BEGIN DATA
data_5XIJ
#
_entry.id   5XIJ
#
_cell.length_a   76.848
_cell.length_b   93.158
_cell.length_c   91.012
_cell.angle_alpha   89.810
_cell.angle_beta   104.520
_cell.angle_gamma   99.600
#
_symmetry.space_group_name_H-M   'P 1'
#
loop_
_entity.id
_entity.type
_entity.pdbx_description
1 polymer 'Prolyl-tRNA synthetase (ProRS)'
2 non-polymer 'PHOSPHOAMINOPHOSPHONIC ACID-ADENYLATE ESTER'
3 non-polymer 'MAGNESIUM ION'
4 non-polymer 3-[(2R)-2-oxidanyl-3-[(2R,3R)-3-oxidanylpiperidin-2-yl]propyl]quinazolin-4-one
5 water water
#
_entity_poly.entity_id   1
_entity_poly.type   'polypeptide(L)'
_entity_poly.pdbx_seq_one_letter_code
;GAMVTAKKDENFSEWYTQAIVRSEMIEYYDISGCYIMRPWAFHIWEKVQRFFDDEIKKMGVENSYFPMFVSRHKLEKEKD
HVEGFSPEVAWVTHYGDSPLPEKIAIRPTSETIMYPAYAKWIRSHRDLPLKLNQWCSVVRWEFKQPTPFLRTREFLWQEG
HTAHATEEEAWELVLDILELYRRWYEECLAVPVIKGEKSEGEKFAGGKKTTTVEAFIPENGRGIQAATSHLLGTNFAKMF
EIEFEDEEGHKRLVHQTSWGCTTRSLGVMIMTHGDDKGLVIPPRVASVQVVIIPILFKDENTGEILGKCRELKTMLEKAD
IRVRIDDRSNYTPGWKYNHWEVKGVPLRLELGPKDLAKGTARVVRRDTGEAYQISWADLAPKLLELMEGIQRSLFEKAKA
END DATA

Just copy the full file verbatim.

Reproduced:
data_5XIJ
#
_entry.id   5XIJ
#
_cell.length_a   76.848
_cell.length_b   93.158
_cell.length_c   91.012
_cell.angle_alpha   89.810
_cell.angle_beta   104.520
_cell.angle_gamma   99.600
#
_symmetry.space_group_name_H-M   'P 1'
#
loop_
_entity.id
_entity.type
_entity.pdbx_description
1 polymer 'Prolyl-tRNA synthetase (ProRS)'
2 non-polymer 'PHOSPHOAMINOPHOSPHONIC ACID-ADENYLATE ESTER'
3 non-polymer 'MAGNESIUM ION'
4 non-polymer 3-[(2R)-2-oxidanyl-3-[(2R,3R)-3-oxidanylpiperidin-2-yl]propyl]quinazolin-4-one
5 water water
#
_entity_poly.entity_id   1
_entity_poly.type   'polypeptide(L)'
_entity_poly.pdbx_seq_one_letter_code
;GAMVTAKKDENFSEWYTQAIVRSEMIEYYDISGCYIMRPWAFHIWEKVQRFFDDEIKKMGVENSYFPMFVSRHKLEKEKD
HVEGFSPEVAWVTHYGDSPLPEKIAIRPTSETIMYPAYAKWIRSHRDLPLKLNQWCSVVRWEFKQPTPFLRTREFLWQEG
HTAHATEEEAWELVLDILELYRRWYEECLAVPVIKGEKSEGEKFAGGKKTTTVEAFIPENGRGIQAATSHLLGTNFAKMF
EIEFEDEEGHKRLVHQTSWGCTTRSLGVMIMTHGDDKGLVIPPRVASVQVVIIPILFKDENTGEILGKCRELKTMLEKAD
IRVRIDDRSNYTPGWKYNHWEVKGVPLRLELGPKDLAKGTARVVRRDTGEAYQISWADLAPKLLELMEGIQRSLFEKAKA